I was taken aback by their cavalier attitudes. Have even our youngest become desensitized to the horrors of this world? « Read the rest of this entry »

Activism Born on the Page (A Book Club Post)

March 9, 2017 Comments Off on Activism Born on the Page (A Book Club Post)

“We read to practice at life.” So proclaims award-winning children’s author, Linda Sue Park, in her must-watch Ted Talk, “Can a Children’s Book Change the World?” Speaking from a childhood spent in and around libraries, Park argues that stories offer children a unique “superpower”: the chance to “practice facing life’s unfairness with hope, with righteous anger, and with determination.” Great works of literature do more than shape us: they become part of who we are.

Hope, anger and determination were present in spades over the past two months, as my son and his third-grade classmates gathered for “literature circle,” a book club of sorts which I’m lucky enough to lead at their school each Wednesday. Selecting A Long Walk to Water: Based on a True Story, Linda Sue Park’s short but tremendously powerful 2010 middle-grade novel set in and around Africa’s South Sudan, was hardly unique. Part refugee story, part war story, and part exposé on contemporary life in one of the poorest corners of the world, A Long Walk to Water (ages 10-16) has long been hailed as a story which begs to be discussed in the classroom, not only for the meaningful context which teachers (or parents!) can provide to Park’s intentionally sparse writing, but also for way this particular story inspires children to want to learn—and do—more. « Read the rest of this entry »

The Bravest Kind of Kindness

June 11, 2015 § 2 Comments

"The Song of Delphine" by Kenneth Kraegel“Kindness” has become a buzz word across parenting literature of late. Are we teaching our children to be kind? How do we go about raising kind children? How can we prevent “bullying” on the playground or “mean girls” at play dates?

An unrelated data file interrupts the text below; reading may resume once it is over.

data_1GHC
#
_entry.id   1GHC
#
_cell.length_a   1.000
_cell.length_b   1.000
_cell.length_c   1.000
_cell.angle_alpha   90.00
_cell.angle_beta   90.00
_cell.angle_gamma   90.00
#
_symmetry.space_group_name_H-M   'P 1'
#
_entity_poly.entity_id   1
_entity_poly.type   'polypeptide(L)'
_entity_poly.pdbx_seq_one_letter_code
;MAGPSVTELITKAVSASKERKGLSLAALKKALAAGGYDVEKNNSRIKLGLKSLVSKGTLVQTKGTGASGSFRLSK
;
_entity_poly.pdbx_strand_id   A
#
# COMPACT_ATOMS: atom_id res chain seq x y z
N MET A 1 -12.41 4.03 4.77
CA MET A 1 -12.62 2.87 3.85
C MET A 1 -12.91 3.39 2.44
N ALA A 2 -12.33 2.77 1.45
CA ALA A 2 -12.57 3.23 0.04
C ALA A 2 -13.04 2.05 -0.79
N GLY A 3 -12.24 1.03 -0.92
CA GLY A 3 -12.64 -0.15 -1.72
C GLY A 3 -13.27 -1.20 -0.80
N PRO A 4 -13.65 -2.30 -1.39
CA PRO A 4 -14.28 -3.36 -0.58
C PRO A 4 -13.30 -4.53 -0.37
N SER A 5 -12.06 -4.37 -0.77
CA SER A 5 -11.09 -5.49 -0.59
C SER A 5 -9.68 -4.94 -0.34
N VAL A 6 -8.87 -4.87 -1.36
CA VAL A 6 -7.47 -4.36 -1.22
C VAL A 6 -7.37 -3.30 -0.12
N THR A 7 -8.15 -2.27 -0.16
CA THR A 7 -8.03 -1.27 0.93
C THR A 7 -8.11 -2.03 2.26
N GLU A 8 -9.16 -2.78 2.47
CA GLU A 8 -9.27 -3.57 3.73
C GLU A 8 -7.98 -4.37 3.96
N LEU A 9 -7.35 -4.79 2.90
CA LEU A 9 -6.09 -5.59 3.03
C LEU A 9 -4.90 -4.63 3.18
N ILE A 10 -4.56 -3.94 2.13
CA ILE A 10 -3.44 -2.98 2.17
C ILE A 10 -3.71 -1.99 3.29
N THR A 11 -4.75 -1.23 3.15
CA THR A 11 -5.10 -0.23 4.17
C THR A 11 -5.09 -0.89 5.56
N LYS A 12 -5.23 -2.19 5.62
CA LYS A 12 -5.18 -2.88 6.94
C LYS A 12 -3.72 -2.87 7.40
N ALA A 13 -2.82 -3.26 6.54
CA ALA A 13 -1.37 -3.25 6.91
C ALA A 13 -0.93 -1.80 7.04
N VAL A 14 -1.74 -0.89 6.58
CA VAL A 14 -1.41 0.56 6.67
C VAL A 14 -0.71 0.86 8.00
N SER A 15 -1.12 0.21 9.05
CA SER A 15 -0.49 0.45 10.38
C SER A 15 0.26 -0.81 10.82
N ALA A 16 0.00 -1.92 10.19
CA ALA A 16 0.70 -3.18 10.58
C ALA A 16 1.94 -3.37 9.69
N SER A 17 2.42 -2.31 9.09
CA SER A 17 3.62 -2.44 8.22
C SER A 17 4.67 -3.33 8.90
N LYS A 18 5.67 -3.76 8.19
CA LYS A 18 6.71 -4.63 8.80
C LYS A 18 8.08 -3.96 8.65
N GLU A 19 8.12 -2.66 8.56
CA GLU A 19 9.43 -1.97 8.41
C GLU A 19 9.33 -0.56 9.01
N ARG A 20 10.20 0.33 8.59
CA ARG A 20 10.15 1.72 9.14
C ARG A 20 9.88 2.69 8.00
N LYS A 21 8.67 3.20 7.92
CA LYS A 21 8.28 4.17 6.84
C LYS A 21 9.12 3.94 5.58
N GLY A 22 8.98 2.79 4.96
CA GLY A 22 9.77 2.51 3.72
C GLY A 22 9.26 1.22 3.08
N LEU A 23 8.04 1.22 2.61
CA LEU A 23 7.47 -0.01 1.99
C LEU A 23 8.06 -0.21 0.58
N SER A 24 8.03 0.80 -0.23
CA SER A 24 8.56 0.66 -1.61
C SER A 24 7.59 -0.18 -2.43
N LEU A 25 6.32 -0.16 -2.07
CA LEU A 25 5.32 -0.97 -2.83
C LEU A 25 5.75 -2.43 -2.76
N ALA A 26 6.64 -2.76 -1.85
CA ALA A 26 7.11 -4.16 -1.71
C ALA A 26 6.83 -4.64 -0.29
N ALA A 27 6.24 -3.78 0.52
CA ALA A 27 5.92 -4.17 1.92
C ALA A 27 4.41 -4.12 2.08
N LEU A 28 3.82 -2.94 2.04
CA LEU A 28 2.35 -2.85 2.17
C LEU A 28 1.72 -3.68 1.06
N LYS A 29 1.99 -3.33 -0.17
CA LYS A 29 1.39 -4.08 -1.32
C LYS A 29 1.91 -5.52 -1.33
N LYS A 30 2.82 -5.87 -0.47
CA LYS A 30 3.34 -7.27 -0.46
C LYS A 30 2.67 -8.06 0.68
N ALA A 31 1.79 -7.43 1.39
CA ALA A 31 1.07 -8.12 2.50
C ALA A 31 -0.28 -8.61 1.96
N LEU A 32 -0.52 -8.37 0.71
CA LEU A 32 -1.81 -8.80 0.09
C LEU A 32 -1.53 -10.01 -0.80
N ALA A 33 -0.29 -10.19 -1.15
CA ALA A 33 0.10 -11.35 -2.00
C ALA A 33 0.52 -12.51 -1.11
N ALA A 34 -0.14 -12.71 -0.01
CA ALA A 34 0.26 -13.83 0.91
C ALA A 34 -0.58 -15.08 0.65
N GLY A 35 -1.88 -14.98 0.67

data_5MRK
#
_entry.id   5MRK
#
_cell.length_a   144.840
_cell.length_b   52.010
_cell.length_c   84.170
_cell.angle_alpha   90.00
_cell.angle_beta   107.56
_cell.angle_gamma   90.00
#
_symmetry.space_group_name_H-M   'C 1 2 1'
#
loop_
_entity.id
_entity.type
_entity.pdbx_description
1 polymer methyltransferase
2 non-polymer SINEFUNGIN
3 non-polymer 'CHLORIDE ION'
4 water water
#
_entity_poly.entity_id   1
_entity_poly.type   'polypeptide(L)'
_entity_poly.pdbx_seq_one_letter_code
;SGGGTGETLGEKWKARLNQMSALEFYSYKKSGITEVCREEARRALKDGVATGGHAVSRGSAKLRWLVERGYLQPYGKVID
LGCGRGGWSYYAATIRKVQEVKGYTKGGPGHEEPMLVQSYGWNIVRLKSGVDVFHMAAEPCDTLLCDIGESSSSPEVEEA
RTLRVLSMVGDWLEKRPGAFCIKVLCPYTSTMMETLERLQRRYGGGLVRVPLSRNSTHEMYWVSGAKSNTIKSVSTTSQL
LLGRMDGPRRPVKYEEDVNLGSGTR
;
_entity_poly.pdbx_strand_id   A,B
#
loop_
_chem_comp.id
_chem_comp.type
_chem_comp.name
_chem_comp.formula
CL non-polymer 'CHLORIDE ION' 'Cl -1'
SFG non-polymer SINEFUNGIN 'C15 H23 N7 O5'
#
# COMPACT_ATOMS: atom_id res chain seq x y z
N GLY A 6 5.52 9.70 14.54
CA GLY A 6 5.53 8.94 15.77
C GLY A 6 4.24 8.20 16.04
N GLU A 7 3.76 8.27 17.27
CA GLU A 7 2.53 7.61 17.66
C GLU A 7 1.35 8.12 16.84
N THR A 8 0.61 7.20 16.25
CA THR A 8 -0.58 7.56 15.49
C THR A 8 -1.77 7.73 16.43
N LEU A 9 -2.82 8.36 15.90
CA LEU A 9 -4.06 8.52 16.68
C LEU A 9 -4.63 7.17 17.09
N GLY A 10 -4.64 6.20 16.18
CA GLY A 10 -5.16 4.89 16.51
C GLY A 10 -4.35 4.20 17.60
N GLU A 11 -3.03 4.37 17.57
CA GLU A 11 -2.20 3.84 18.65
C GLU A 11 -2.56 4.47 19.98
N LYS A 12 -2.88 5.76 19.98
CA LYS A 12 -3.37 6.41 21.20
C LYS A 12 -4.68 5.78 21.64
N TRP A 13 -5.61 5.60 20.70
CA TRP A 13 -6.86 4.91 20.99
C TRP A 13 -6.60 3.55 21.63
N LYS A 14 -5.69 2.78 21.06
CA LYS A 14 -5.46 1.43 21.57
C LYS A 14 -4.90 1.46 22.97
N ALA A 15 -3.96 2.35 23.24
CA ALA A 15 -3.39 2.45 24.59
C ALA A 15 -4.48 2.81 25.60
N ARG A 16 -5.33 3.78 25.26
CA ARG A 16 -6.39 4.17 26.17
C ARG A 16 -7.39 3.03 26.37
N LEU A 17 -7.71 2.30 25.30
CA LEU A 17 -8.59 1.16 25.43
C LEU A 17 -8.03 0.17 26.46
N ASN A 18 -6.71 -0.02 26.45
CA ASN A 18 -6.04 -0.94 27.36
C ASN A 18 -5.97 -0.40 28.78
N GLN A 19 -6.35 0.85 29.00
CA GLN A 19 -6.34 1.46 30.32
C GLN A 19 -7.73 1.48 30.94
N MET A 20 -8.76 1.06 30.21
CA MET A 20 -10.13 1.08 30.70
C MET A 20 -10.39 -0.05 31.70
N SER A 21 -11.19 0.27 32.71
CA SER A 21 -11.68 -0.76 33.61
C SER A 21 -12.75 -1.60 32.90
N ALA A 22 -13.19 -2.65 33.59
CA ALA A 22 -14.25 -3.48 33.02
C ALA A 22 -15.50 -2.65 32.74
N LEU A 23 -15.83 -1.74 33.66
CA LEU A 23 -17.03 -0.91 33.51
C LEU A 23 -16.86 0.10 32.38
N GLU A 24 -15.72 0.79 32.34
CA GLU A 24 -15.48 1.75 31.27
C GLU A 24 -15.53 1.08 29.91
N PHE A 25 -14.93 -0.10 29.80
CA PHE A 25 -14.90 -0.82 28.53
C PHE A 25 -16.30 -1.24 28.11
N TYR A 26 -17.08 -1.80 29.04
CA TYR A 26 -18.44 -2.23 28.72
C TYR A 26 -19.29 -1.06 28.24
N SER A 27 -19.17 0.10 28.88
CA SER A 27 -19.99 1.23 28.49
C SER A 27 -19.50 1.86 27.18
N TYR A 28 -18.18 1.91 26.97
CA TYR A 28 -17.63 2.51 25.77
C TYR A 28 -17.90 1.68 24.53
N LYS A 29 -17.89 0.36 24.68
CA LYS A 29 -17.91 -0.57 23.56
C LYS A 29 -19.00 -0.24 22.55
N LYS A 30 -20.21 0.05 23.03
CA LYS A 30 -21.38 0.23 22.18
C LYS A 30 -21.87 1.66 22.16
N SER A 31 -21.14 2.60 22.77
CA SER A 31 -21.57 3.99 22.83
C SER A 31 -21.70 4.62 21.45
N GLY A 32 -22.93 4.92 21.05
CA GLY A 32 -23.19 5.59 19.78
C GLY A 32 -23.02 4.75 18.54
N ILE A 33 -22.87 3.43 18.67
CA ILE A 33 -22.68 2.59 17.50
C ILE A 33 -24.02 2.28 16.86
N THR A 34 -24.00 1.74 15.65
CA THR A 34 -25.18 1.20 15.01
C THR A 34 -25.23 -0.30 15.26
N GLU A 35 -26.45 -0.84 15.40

And yet, for all the lip service we keep giving to the importance of kindness, a recent study found that as many as 80% of youth reported that their parents seemed “more concerned with their achievement or happiness than whether they cared for others.”

I find reports like this deeply unsettling, although they’re not entirely unsurprising. After all, kindness can be really hard stuff. It’s one thing to remember a relative’s birthday; to hold the door open for a stranger; to put an arm around a friend who is crying. Undeniably, these are all kind gestures. But it is quite a different thing to put someone’s deepest needs before our own; to step outside our comfort zone; to imagine ourselves in another’s shoes and, in the process, open up our hearts to the potential for understanding, connection, and forgiveness. Stretching the limits of kindness—this is when the real magic happens.

In his gorgeously illustrated and deeply feeling new picture book, The Song of Delphine (Ages 4-8), Kenneth Kraegel tells an unforgettable story of a child’s courageous act of kindness in the face of adversity. It’s an act that not only dramatically changes the course of the two lives in the book, but has the power to transform the reader as well. « Read the rest of this entry »

Where Am I?

You are currently browsing entries tagged with children’s books set in or about Africa at What to Read to Your Kids.